As the U.S. joins the rest of the world in fighting climate change, it will be critically important that power generators continue integrating renewable energy into their portfolios. The challenge is to balance the variability that solar and wind power introduce while minimizing carbon-intensive generation. Monopoly utility models are not built to do that. Competitive electricity markets are the best way to integrate renewables— including distributed generation—and deliver affordability and reliability to American customers. Fortunately, the Biden White House’s July 9 executive order recognized the broader principle to prioritize competition, and directed agencies across government to implement policies that ensure competition. The order stated, “for consumers, [competition] means more choices, better service, and lower prices.”
The rationale should be obvious. Monopolies aren’t incentivized to develop new technologies and cost-effective generation infrastructure. Instead, monopoly utilities are driven primarily by their guaranteed rate of return on existing investment. In the past, that model may have been good for Wall Street. Rarely did it create the best outcomes for customers or our climate change objectives.
Recently, nine former Federal Energy Regulatory Commission (FERC) regulators sent a letter to the FERC arguing that competitive grid operators, known as regional transmission organizations (RTOs) and independent system operators (ISOs), are the best platforms to develop renewable energy sources and ensure optimal consumer benefits. Large-scale, organized wholesale markets allow the economies of scale to send the right signals to provide the least-cost, customer-centric approach to a low carbon or zero-carbon electrical grid.
Fighting climate change requires competitive markets operating at scale. That is where RTOs and ISOs come in. Typically RTOs and ISOs dispatch energy across several states, enabling them to integrate renewable resources with variable output, including solar and wind while lowering emissions. In fact, the former FERC Commissioners cited that “more than 80 percent of renewable generation has been deployed in the organized market regions, and emissions are falling faster in such regions.” The competitive market model creates incentives to adapt to technological trends and customer preferences, including more renewables.
The outcome? Competitive markets reward innovation and deployment of new products. Consider that one of the nation’s largest grid operators, PJM, saw carbon emissions drop 39 percent between 2005 and 2020 because of more efficient technologies. New York’s competitive market experienced a 52 percent reduction in carbon emissions over the past two decades as price signals encouraged efficiency. Some advocates for utility monopolies have attempted to dispute this argument with cherry-picked data alleging the opposite. However, unbiased data from PJM and NYISO provide an accurate picture.
Monopoly models offer a different story, mainly because they are based on maximizing capital expenditures. As Pacific Research Institute economist Wayne Winegarden recently explained in Forbes, “Businesses operating on a cost-plus business have no incentive to implement innovations that will reduce customers’ costs or improve service – in fact, the easiest way to earn revenues is to operate with bloated costs and then apply a percentage margin to this unnecessarily large cost structure.”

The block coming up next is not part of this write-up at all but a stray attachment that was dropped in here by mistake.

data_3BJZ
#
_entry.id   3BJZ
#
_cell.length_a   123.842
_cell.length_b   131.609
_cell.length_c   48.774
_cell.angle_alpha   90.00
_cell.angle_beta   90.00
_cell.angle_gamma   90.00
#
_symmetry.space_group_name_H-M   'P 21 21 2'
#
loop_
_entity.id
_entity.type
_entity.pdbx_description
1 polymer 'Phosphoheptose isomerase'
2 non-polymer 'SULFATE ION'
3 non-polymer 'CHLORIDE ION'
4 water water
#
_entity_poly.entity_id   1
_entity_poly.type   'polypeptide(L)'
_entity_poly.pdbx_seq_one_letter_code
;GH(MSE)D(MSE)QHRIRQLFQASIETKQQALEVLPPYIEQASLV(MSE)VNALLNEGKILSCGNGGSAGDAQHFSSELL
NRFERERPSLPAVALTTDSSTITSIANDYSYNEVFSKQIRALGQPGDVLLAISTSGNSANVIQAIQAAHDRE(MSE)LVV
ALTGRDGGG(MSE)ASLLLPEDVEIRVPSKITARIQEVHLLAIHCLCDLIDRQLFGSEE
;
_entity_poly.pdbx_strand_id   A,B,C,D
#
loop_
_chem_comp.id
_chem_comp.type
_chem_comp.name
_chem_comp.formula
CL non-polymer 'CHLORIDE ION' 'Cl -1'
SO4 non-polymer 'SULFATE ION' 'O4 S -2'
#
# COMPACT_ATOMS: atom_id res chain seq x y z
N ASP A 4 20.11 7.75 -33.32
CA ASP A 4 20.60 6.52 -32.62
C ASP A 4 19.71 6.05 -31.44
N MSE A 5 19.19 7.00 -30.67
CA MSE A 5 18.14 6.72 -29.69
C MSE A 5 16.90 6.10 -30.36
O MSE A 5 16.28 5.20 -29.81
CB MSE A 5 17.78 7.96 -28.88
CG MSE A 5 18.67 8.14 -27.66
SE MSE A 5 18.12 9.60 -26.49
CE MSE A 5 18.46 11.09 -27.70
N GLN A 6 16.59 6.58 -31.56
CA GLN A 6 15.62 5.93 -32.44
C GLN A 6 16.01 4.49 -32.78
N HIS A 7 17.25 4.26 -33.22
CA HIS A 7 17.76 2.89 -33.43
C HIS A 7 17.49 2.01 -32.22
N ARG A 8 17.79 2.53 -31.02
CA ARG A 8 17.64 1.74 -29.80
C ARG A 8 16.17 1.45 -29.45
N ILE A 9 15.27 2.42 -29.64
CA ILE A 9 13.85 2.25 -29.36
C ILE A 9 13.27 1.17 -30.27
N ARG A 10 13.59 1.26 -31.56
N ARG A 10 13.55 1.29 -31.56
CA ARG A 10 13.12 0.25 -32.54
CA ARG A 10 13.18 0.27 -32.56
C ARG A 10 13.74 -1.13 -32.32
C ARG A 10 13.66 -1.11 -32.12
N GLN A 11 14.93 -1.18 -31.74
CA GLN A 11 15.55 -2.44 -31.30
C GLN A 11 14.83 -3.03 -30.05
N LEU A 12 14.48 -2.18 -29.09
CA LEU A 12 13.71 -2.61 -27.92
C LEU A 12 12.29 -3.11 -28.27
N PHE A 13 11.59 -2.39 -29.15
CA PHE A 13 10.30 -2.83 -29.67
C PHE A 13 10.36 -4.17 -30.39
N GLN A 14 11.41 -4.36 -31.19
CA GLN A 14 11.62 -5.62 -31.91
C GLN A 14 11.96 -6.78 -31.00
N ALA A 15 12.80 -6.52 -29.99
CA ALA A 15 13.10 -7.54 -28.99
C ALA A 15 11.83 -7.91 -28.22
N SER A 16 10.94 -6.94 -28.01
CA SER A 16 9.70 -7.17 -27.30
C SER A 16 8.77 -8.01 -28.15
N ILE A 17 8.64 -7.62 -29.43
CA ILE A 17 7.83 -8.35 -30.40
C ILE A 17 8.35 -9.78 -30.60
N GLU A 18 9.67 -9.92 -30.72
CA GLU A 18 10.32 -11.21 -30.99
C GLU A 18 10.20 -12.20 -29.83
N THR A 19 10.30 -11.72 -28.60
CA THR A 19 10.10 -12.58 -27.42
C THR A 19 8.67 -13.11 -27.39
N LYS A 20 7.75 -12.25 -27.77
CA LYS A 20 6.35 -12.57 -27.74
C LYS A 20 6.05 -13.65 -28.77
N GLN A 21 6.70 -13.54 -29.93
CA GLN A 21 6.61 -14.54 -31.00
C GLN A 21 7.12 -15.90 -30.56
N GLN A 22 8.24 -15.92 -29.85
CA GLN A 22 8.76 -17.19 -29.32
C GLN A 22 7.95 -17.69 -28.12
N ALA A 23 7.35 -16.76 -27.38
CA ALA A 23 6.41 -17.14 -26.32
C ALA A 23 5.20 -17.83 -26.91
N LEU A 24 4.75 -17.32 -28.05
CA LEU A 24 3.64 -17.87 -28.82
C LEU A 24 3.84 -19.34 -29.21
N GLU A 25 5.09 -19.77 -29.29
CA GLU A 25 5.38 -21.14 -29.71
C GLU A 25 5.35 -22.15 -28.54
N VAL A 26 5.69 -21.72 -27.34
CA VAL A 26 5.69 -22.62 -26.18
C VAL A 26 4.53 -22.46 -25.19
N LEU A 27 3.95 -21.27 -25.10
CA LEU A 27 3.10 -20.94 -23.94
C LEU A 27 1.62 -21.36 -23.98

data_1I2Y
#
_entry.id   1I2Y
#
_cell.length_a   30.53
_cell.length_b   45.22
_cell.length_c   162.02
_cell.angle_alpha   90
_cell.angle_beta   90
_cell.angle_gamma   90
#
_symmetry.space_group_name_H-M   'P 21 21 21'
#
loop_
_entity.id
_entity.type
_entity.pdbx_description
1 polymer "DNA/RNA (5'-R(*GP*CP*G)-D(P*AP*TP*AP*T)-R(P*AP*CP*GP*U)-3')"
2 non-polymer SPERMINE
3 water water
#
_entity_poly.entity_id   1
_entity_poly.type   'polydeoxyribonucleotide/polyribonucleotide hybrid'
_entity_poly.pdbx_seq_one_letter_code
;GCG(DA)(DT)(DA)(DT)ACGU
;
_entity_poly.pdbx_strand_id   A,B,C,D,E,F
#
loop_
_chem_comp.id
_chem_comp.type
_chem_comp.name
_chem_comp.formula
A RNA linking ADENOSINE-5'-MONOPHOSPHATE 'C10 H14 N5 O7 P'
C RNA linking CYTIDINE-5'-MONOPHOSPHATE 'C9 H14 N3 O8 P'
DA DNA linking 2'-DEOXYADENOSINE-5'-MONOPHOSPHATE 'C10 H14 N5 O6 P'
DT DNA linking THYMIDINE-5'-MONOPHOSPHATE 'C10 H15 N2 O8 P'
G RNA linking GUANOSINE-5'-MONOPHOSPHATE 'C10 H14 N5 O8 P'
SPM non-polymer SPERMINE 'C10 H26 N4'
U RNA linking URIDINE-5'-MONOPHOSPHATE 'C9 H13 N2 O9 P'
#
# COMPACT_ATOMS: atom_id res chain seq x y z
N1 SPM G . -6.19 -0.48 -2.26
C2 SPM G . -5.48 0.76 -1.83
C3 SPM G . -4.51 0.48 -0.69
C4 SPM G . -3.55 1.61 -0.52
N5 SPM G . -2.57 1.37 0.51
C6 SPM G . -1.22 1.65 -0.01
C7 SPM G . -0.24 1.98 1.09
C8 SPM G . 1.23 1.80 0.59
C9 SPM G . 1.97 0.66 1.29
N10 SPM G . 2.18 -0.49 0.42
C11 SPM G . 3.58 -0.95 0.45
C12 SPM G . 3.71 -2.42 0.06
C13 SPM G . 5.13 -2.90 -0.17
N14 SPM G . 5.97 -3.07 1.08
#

Examples of this point abound. In Mississippi, Southern Company undertook a multibillion-dollar “clean coal” technology project in Kemper County, only to see significant delays and costs that ballooned from $2.4 billion to $7.5 billion. Reportedly, top executives knew of construction problems and design flaws years before the project collapsed and instead presented a rosy picture of Kemper’s prospects to the public. They even used political influence to ensure a $1 billion rate hike for construction costs. Without decisive action from state regulators, customers, rather than Southern Company stockholders, could have been on the hook for more than $3 billion.
Further east, a project to bring nuclear energy to South Carolina shared a similar fate. The project, a joint venture between Southern Company and SCANA, was supposed to cost about $14 billion. However, delays from accounting errors to poor management led SCANA to bankruptcy in 2017, even though SCANA’s misleading of the public allowed it to sell more than $1 billion in bonds and boost its stock price. In the end, consumers were left to pay $9 billion for an unfinished project. It was customers, not their monopoly providers, who suffered, as the risk was shifted away from investors to a public with no choice.
This is not to say that competitive markets ensure mistake-free power generation, distribution and a cleaner environment. They enable the application of data technology at scale to improve the efficiency of electricity production while facilitating consumer demand for more renewables. In this regard, we can learn from Europe through increased cooperation with the European Network of System Operators for Electricity (ENTSO-E). European operators have had extensive experience with incorporating renewables into their grid—and we should learn from that.
We will need to grow renewables to win on climate change, and we need competitive electricity models to get there. It is time to transition from obstructive monopoly models and adopt competitive electricity marketplaces that meet the future head-on with innovation and customer-centered solutions.
Richard D. Kauzlarich is a former U.S. ambassador and the co-director of the Center for Energy Science and Policy and distinguished visiting professor at George Mason University’s Schar School of Policy and Government.
The views expressed in this article are the writer’s own.